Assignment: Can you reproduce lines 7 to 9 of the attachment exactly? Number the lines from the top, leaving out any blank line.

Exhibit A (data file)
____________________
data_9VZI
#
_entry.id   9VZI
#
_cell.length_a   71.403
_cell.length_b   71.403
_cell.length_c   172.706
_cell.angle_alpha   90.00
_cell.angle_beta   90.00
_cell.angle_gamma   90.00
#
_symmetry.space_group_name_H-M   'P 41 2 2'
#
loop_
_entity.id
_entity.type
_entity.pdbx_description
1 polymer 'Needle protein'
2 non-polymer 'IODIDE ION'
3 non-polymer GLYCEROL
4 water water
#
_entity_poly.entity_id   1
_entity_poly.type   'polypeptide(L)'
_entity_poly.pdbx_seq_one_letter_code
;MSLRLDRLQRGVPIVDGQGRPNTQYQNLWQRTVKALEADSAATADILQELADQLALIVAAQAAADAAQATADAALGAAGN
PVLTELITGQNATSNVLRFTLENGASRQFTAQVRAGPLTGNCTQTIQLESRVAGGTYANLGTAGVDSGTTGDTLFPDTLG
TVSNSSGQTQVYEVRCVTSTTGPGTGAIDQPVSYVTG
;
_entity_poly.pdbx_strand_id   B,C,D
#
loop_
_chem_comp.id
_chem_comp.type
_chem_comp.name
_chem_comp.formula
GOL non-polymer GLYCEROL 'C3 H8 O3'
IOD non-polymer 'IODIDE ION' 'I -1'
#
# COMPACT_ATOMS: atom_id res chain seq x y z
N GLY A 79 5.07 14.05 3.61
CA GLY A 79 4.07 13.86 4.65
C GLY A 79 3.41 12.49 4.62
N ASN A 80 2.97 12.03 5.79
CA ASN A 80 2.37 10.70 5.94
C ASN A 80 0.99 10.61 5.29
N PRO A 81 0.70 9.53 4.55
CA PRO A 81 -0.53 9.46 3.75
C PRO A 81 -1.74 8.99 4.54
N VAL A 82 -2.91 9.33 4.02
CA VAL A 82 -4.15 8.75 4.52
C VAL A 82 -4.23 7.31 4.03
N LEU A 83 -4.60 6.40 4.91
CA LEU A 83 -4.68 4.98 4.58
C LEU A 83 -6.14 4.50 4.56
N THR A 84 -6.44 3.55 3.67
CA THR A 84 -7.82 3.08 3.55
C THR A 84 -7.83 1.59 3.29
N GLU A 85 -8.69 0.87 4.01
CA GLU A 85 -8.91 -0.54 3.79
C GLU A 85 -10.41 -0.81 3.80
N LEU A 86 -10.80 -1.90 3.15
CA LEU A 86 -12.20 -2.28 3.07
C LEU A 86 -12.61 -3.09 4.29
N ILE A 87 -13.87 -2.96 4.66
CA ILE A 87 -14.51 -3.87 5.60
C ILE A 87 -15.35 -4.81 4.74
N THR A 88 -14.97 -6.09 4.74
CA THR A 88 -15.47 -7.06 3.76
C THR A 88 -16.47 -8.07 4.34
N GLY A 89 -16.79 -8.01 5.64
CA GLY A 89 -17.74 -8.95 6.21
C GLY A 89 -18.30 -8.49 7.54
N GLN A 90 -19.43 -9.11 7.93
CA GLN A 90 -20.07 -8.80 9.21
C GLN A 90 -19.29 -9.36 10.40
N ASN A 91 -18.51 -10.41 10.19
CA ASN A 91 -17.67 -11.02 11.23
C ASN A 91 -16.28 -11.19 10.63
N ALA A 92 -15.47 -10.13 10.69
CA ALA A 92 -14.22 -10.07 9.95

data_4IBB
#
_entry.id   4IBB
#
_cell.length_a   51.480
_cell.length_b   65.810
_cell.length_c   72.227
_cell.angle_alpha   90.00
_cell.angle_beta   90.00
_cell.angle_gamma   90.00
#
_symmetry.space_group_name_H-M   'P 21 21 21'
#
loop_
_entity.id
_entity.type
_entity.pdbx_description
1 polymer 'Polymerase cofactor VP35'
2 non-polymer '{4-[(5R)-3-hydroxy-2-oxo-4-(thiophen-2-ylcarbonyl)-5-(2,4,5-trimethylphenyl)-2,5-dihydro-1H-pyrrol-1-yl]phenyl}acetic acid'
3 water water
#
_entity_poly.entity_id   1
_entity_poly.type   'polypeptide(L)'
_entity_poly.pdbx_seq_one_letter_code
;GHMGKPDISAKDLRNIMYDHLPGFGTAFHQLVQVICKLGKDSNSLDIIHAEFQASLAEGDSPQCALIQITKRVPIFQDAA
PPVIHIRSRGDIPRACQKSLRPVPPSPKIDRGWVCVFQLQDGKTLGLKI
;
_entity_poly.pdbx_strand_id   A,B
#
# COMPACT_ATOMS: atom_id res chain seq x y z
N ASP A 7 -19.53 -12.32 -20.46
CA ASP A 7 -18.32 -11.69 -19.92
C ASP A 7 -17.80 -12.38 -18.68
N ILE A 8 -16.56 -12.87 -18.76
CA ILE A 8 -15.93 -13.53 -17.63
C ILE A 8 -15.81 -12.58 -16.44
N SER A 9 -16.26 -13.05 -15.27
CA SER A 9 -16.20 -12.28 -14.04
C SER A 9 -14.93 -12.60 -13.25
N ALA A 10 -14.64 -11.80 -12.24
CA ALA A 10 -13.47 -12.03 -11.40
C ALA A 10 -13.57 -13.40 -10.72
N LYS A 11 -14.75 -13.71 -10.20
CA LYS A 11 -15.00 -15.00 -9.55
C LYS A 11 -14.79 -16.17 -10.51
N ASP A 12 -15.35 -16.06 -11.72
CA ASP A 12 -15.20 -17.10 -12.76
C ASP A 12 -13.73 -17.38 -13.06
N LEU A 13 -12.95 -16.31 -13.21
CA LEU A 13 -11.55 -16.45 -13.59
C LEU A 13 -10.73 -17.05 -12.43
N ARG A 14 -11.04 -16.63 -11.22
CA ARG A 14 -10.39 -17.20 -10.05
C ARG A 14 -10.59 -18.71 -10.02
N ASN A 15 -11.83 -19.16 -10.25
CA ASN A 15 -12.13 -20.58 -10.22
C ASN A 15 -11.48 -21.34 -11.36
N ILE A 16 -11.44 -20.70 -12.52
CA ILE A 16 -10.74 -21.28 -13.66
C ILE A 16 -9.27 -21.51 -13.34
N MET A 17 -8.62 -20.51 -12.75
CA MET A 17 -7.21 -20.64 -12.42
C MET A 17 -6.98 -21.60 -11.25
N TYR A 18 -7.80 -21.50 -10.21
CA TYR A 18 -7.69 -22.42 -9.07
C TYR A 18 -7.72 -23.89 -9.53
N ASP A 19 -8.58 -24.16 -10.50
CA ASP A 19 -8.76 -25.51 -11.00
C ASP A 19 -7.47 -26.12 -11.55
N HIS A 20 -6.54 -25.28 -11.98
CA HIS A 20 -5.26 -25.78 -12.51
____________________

_cell.length_c   172.706
_cell.angle_alpha   90.00
_cell.angle_beta   90.00